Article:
If you go looking for Los Romeritos, you may have a hard time finding it. On a narrow street in the poorest part of Guatemala City, it is camouflaged behind an unmarked door to help protect it from being a target for the crime that haunts the streets in its neighborhood. But, when you ring the bell and are identified as a friend, you are welcomed into a bright, colorful center alive with active laughing children.

     In 2003, Bryan Stone of Emmet, Idaho visited Los Romeritos as a Volunteer in Mission. The following description of the center is taken from the account he sent back to his congregation:

    “Los Romerítos is a day care project in a poor neighborhood in Guatemala City, named after Oscar Romero, the civil rights Archbishop assassinated in El Salvador in 1980. The very name cries out for justice for these marginalized children. Forty children depend on this project for a better life, and they are getting it.

     “In 1995, 21-year-old Meggan Parkinson, active in the Oregon City Methodist Church, had a three-month study course canceled in Guatemala City. She stayed on to look into volunteer opportunities. She met Jaime Marcía in a central plaza locale, working with street children, trying to teach them how to survive. He had a theater background, as did Meggan. Jaime was a political refugee from El Salvador and was well versed in survival means. He tried to organize the children and directed their energy into street theater skits and games, juggling and magic performances that enabled them to earn a little money for themselves and their families.

     “Meggan teamed with Jaime and they had meetings with the children to see what they wanted. The children wanted stable homes but that was going to be impossible . . . They decided on a day care shelter where they could be off the street when times were the hardest.

     “Jaime and Meggan approached Guatemala’s top singers to donate songs to a music cassette, now available as a CD, that was sold with proceeds going to fund a shelter for these street children, children of single mother prostitutes, of abusive, domestic violence families, of undocumented refugee immigrants with no birth certificates and no rights and no voice. A child born in Guatemala needs nearly $200 to be registered at birth and that registration is necessary to attend school.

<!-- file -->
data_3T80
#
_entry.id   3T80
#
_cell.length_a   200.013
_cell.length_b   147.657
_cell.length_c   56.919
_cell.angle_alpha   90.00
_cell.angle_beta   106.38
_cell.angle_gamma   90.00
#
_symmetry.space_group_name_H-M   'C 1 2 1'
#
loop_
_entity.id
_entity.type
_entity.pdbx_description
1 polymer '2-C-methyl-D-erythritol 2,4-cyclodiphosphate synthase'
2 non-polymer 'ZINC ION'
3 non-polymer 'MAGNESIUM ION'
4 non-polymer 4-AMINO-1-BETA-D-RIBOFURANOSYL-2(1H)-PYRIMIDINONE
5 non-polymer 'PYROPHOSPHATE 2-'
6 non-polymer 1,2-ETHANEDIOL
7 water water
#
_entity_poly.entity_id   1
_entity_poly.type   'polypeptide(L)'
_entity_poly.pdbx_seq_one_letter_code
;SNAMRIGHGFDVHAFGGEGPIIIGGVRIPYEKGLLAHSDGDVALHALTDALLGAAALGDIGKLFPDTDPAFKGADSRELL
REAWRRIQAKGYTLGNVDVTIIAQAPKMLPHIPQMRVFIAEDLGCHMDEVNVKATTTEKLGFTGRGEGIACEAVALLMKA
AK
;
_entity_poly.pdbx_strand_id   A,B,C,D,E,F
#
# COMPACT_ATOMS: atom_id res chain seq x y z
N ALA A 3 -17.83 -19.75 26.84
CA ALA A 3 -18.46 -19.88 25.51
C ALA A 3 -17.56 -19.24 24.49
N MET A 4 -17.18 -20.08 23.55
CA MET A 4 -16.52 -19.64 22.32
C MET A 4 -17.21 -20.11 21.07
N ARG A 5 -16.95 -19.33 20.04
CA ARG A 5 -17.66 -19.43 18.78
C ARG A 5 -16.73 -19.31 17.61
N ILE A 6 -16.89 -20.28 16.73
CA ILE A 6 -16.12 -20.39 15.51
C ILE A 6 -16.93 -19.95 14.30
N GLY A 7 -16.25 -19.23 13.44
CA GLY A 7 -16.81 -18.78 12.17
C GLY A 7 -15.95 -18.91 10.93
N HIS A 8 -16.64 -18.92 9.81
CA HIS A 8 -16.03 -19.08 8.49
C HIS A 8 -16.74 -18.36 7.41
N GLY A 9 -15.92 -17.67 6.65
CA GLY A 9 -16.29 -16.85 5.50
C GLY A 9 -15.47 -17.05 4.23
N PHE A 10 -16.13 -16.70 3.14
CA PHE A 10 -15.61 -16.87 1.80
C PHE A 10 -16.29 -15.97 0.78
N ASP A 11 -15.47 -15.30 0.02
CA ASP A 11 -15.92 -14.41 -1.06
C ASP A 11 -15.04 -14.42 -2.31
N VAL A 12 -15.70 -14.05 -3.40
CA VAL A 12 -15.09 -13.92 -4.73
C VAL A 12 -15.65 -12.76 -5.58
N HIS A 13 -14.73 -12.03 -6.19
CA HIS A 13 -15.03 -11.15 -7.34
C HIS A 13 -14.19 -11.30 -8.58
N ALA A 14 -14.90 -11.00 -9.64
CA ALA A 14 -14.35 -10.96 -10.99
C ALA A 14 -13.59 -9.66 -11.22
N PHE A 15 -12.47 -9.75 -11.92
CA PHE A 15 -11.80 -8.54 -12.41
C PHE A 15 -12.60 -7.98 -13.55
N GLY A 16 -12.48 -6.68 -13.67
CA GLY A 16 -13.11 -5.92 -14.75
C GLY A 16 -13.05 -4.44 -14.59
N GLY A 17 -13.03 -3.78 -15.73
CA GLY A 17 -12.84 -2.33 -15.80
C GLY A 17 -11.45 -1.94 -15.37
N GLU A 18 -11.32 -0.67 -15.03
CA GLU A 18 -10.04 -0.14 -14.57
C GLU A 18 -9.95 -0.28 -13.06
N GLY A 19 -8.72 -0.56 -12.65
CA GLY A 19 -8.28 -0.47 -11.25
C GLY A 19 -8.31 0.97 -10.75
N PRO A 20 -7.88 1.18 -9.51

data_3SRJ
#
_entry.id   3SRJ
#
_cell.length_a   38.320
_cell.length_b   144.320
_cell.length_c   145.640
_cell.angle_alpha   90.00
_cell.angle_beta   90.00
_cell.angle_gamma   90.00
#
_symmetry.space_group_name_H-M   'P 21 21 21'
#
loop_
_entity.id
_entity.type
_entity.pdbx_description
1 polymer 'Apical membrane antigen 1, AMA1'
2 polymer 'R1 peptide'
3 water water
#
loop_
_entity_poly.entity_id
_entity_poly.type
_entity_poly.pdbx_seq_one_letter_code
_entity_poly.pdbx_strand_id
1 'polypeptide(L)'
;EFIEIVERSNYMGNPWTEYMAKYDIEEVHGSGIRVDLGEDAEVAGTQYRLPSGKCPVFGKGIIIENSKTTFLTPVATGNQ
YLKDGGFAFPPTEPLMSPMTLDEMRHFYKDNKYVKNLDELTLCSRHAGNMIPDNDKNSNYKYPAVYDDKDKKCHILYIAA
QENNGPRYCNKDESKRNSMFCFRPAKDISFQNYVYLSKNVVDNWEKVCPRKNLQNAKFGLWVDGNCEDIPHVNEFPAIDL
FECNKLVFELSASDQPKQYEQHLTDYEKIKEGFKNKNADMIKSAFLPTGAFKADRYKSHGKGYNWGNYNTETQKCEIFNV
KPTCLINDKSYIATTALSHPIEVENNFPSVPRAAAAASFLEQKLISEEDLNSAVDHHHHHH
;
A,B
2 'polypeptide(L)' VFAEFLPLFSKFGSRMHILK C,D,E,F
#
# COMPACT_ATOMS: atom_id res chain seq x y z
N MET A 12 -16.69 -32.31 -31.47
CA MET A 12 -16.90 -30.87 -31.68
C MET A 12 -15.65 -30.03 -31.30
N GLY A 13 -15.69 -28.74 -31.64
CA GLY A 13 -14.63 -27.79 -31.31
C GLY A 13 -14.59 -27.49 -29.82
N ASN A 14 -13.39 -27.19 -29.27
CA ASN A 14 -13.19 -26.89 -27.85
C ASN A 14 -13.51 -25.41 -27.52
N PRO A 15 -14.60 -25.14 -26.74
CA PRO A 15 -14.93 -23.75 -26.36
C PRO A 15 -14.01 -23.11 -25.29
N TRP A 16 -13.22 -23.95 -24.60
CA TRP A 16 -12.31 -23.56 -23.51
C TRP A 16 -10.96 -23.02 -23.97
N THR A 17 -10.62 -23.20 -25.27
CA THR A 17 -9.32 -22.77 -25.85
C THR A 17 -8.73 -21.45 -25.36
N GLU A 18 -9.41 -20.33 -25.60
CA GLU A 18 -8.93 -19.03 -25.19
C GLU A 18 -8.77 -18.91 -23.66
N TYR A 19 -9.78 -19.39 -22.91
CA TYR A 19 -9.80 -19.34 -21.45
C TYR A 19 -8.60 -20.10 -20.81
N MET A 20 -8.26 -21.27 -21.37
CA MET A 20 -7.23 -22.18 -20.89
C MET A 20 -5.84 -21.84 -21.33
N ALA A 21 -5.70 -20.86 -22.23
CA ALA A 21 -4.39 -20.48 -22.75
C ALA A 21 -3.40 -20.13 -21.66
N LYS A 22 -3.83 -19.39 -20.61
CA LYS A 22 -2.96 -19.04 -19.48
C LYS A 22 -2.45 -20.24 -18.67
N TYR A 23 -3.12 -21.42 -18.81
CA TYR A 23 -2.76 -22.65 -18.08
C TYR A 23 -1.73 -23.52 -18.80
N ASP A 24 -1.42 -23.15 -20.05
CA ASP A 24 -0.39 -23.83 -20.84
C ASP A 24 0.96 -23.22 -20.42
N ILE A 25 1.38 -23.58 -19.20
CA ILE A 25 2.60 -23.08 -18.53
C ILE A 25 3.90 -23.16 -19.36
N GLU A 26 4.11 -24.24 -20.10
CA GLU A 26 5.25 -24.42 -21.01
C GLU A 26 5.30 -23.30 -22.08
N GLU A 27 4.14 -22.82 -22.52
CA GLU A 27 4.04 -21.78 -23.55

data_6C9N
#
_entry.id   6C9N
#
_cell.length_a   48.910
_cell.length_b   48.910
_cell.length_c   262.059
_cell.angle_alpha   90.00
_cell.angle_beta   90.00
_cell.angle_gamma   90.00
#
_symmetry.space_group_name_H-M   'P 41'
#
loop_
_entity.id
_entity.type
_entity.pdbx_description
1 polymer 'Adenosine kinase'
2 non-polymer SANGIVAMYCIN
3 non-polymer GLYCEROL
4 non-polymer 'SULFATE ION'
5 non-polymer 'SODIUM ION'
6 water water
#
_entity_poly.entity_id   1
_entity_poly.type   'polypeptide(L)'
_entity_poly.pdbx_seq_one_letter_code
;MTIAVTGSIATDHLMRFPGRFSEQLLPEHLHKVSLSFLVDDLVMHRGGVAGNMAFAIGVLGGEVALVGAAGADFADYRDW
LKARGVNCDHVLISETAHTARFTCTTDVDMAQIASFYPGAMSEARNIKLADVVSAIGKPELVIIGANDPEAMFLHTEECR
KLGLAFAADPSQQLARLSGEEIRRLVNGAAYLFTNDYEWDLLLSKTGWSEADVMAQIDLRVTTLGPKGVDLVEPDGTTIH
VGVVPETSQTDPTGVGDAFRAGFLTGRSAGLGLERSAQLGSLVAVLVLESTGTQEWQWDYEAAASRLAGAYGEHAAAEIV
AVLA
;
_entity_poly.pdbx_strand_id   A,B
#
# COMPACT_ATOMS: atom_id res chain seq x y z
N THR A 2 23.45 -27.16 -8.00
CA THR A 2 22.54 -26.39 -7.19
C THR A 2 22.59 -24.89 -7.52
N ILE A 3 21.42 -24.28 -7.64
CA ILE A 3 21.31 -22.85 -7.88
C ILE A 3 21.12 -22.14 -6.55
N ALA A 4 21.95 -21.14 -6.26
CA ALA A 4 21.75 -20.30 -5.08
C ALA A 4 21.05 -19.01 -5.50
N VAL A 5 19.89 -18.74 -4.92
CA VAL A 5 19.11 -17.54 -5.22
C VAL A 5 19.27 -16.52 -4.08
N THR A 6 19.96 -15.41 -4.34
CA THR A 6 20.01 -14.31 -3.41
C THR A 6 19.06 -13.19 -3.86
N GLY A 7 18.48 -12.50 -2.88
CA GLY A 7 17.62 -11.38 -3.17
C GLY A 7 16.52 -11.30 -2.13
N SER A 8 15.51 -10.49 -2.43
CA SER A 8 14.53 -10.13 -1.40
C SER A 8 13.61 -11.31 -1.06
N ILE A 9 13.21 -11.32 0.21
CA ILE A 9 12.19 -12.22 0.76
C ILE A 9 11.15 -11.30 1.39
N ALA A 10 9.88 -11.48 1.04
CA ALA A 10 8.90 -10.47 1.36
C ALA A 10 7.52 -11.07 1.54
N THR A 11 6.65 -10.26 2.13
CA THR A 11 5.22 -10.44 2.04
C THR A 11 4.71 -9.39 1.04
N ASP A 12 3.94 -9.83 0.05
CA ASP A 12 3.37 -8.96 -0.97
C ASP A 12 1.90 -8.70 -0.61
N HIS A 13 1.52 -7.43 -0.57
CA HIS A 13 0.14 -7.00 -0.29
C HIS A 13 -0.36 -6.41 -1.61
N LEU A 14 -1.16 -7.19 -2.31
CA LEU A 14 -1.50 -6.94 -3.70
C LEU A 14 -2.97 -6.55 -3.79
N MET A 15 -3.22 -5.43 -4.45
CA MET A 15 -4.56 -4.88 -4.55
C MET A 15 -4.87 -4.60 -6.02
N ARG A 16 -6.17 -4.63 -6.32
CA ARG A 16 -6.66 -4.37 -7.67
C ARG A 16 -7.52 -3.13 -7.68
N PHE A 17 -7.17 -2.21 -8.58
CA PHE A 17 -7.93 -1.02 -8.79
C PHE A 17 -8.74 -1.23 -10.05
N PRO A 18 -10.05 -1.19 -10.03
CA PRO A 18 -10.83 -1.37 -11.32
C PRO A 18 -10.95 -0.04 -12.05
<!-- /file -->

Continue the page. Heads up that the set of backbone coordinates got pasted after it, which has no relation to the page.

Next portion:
“The day shelter became a reality. Another young woman Meggan’s age, Laura Romero from Spain, was planning on coming to help. Meggan returned home to finish her degree program in theater. Her thesis was on Theater of the Oppressed and Theater of Development. She was killed in an automobile accident in California on May 27, 1997. She was 22. A month later Laura Romero met the same fate in Spain.

     “The two families are now directing efforts toward the work that their daughters were dedicated to. In 2001, Laura’s family influenced Queen Sofia of Spain and the Spanish Red Cross to donate a building to Los Romerítos. Rent is no longer an overhead expense. Meggan’s family works with a group of volunteers, Los Amigos de los Romeritos, based in Portland, Oregon, to underwrite general operating expenses - light, heat, crayons, and paper. Salaries? It’s close to a labor of love for Jaime, the director of the school.

     “Jaime’s main concern is still to furnish two good meals a day, school catch-up classes, teaching respect and love for others, conflict resolution without violence, providing legal help, study discipline, and imaginative projects . . . so children are not forced into crime, prostitution and sweat shops. What did he ask from us? He wants wigs to make better clown costumes.

     “Miracles are happening in this mission.”

     Since it opened in 1996, over 100 Volunteers in Mission have visited Los Romeritos, and scores of volunteers have helped with teaching, health care, and upkeep of the center. In the U. S., volunteers raise funds year round, and hundreds of friends donate time and funds to keep the center going. Several robberies in the last few years, cuts in government grants for the meals program, and essential maintenance needs have posed challenges, but generous friends and the hard work and dedication of staff and supporters keep the program going strong.